April 26, 2014

The Spirit Explodes 10


The Spirit Explodes

Part 10 of 22
A major step : welcoming non-Jews
(Acts 9:32–10:48)

by Roger Kirby

After introducing Paul to us Luke switches back to 3 stories about Peter, 2 minor and one major. First the 2 minor stories. As we read them watch out for several sharply contrasting features between the first and the second.


Read Acts 9:32–43.


Question 1:  Apart from the obvious one of a bed-ridden person and a dead person, what are the major contrasts between these 2 stories? What are we meant to learn from them?


  • As so often in Luke’s writing one is about a man and the other about a woman. Luke is clearly concerned that we should understand that a woman is every bit as important in the Kingdom as a man is.
  • Dorcas was an important person much respected both in the church and in the wider community. Aeneas was a nobody: bed-ridden and of no significance. No one is more important than anyone else in the Kingdom. As is sometimes said: the ground is level at the foot of the Cross.


The major story is long and complicated. Some background is advisable. To this point almost all those who had set out to follow Jesus had been Jews. Now the good news of Jesus had begun to break out of the bounds of Judaism in a small way, mainly because of the adventurous ministry of Philip. Certainly Peter was staying with Simon, a tanner, who was therefore a notoriously unclean person from handling dead animals, so he too was beginning to break out, but the great question: did non-Jews who wanted to follow Jesus have to become Jews as well was still unresolved.


Three things in particular defined a Jew:

  • circumcision,
  • Sabbath keeping,
  • obeying the strict food laws.


The first, circumcision, would remain an unresolved problem for some time yet. The second, Sabbath keeping, was probably not a great issue. The early church, which would have included many slaves, can only have met on a local feast day, whether that was a Sabbath or a pagan festival. Slaves will not have been able to keep the Sabbath anyway. We are about to read how the third problem: the argument about keeping the food laws, was resolved.


Read Acts 10:1–18.


Centurions, in charge of 80-100 men, formed the backbone of the Roman army and so were very important people.


Question 1:  What would these verses have meant to Theophilus, the guy for whom Luke wrote this book?


He hears about a highly respected Roman being involved in the story of Jesus and his people. That would be an encouragement to him that he need not be wary of similar involvement himself.


Read Acts 10:9–16.


Peter’s vision was clear in its meaning. As a devout Jew Peter will have avoided any contact with the foods forbidden in the Law. He saw a sheet including animals like pigs, rabbits, herons and snakes – to mention just some now commonly eaten – and was told he might eat them, rather, he was commanded to eat them.


Question 2:  What would his reaction have been?


He would have been shocked and horrified. (So might we be at some of the things included – snakes, yuk!).


Question 3:  What is the general significance of him being told this?


The people of God were to turn away from a rule-based system of ethical behaviour. We shall find out later in this chapter what was to replace the rules.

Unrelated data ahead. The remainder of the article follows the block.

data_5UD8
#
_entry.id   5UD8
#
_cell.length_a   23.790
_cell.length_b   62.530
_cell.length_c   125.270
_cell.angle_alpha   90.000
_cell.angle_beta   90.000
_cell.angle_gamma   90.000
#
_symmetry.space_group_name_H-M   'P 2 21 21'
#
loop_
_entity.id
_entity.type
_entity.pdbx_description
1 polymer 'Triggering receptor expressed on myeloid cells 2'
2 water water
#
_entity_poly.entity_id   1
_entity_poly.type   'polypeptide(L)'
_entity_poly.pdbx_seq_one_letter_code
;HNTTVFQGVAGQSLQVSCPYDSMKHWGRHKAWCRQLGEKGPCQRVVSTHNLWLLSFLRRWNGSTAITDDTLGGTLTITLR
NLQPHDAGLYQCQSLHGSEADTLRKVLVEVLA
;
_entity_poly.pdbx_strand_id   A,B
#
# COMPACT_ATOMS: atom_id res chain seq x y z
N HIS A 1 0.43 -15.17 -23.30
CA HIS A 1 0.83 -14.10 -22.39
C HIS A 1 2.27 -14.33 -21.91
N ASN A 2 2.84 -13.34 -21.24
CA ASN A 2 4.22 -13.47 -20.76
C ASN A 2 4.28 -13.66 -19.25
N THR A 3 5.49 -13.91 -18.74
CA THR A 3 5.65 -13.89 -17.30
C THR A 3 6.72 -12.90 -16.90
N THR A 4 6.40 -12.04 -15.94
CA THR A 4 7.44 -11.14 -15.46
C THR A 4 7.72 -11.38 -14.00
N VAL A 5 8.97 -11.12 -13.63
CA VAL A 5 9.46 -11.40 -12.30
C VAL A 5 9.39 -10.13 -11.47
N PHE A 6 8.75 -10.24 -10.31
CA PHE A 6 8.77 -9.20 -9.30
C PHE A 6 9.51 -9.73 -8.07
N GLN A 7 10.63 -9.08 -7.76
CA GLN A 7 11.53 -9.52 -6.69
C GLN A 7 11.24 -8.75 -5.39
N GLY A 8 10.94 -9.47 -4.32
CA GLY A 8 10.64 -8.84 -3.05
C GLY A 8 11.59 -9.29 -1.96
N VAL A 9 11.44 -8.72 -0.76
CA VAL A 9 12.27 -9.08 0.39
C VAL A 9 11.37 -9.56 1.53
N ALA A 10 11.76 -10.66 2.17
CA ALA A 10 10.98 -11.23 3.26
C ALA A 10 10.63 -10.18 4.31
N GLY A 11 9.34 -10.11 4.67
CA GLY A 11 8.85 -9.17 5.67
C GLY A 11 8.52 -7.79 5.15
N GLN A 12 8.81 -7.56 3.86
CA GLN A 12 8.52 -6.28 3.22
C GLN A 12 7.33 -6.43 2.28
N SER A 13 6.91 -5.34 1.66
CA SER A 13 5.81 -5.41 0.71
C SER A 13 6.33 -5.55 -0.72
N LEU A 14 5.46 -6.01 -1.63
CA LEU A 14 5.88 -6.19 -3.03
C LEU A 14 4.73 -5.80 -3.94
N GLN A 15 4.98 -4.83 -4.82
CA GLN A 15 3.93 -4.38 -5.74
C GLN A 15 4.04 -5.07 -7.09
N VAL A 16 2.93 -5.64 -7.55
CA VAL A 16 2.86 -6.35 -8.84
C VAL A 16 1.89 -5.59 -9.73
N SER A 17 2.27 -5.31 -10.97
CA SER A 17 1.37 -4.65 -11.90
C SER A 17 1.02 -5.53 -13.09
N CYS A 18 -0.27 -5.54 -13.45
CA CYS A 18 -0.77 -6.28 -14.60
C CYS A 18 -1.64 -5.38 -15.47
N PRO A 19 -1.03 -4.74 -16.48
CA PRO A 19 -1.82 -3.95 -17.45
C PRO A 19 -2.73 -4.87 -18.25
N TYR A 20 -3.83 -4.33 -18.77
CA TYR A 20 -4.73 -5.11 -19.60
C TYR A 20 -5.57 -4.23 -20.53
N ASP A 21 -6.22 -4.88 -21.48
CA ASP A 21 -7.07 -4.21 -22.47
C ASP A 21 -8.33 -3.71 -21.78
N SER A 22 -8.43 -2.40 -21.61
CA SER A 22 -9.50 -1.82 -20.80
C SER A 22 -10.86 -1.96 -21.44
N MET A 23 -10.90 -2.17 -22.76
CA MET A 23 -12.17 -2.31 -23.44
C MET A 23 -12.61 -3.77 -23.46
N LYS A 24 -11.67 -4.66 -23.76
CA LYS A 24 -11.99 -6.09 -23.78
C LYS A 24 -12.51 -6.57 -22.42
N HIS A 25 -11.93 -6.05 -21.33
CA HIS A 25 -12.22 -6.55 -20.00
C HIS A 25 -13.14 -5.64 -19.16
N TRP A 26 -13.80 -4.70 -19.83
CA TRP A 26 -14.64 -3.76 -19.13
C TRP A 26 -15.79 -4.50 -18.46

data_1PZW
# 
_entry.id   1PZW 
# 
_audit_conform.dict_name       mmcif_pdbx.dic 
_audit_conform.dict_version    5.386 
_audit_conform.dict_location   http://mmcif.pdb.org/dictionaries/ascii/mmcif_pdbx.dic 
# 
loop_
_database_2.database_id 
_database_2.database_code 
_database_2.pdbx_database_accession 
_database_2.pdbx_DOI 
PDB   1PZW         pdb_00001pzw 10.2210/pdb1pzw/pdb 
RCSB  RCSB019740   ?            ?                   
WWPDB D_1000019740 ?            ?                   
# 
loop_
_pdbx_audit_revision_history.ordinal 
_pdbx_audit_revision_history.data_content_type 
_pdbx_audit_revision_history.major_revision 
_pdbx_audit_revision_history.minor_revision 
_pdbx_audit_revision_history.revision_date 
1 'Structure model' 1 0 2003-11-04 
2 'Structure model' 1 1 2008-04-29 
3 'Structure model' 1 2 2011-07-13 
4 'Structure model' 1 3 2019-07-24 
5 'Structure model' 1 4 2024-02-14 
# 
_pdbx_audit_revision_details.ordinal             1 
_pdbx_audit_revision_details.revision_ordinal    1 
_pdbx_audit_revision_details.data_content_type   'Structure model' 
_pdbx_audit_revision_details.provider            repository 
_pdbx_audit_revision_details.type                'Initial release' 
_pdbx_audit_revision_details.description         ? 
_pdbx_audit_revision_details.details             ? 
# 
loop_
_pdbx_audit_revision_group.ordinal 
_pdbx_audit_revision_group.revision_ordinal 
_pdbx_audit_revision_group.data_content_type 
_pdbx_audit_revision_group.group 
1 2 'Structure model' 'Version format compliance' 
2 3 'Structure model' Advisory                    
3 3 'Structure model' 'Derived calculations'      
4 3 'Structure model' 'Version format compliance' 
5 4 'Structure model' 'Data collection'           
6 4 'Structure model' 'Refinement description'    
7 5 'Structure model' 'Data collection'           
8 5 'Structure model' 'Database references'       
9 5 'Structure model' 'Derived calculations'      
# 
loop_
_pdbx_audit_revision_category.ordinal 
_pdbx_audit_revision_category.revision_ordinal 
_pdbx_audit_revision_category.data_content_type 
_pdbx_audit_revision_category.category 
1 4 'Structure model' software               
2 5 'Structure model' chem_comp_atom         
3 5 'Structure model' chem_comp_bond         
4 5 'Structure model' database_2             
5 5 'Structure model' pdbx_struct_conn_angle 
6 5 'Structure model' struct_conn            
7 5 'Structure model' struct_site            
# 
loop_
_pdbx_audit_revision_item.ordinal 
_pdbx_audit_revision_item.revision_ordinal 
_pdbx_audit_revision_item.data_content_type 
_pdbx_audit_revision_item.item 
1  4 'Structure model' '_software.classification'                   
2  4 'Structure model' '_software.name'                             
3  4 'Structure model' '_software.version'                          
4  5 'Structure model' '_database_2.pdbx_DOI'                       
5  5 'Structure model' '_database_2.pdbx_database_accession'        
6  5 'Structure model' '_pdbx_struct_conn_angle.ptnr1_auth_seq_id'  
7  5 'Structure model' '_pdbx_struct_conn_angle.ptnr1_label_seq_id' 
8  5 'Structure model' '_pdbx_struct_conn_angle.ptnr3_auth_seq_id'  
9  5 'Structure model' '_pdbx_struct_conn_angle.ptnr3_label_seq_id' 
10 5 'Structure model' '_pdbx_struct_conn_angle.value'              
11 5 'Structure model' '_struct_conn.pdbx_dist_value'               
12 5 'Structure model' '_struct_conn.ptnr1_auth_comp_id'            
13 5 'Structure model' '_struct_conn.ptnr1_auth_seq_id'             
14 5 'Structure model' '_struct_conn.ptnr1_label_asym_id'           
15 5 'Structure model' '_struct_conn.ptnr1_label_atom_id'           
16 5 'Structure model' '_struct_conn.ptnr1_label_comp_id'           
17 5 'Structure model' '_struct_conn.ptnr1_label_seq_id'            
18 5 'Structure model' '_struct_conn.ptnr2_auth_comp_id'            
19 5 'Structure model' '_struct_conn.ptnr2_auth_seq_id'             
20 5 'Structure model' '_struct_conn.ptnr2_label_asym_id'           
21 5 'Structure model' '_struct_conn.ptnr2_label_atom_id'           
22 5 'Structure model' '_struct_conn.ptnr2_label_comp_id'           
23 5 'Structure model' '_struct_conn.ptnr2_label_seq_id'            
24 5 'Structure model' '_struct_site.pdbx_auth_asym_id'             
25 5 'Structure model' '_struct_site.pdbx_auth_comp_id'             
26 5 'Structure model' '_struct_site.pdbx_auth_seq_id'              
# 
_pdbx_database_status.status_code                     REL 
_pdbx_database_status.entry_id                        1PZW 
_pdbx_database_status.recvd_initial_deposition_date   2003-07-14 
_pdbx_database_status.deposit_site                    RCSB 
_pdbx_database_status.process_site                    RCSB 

Read Acts 10:17–33.


What an astonishing scene: a Roman army officer, family and friends in a grand house welcoming a small group of dusty, sweaty, well-travelled Jews. Whatever next!


Read Acts 10:34–43.


‘You know’, said Peter, ‘all about Jesus’. So the whole countryside must have heard all about the life, death and reappearance of Jesus. Peter’s sermon simply tells the story of Jesus.

Question 4:  What were the most important things in his talk? What would have been the bullet points if he had had a computer?

  • his ministry of teaching and preaching,
  • his death at the hands of ‘them’,
  • his resurrection from the dead, validating his status as the Son of God,
  • his role as Messiah and judge,
  • the way belief in him conferred forgiveness of sins.


Perhaps there is a message here to all preachers – you cannot tell the great story of Jesus too often.


Read Acts 10:44–48.


Question 5:  This is a fundamentally important question. What was to replace the rules of Judaism?


The answer is the Holy Spirit. (Of course he is a ‘who’ and not a ‘what’ but to have said ‘who’ would rather have given the game away!) When we start to follow Jesus the Holy Spirit, the Spirit of God, the Spirit of Jesus, enters into our being and enables us to do things, to behave, in ways we would not, and could not, before. As John reports Jesus saying in his gospel (John 16:13-14)

But when he, the Spirit of truth, comes, he will guide you into all the truth. He will not speak on his own; he will speak only what he hears, and he will tell you what is yet to come. He will glorify me because it is from me that he will receive what he will make known to you.


When we believe and set out to follow Jesus the Holy Spirit comes to us as a special gift from God. We don’t have to look for any particular signs of his presence. To do so would imply that he was under our control and he isn’t. Rejoice in his presence in and with you.


Note once again the close association between the start of the Christian life and baptism. It is not essential but it is definitely expected. After that life will be different because as Paul says we are to ‘walk in step with the Spirit’.

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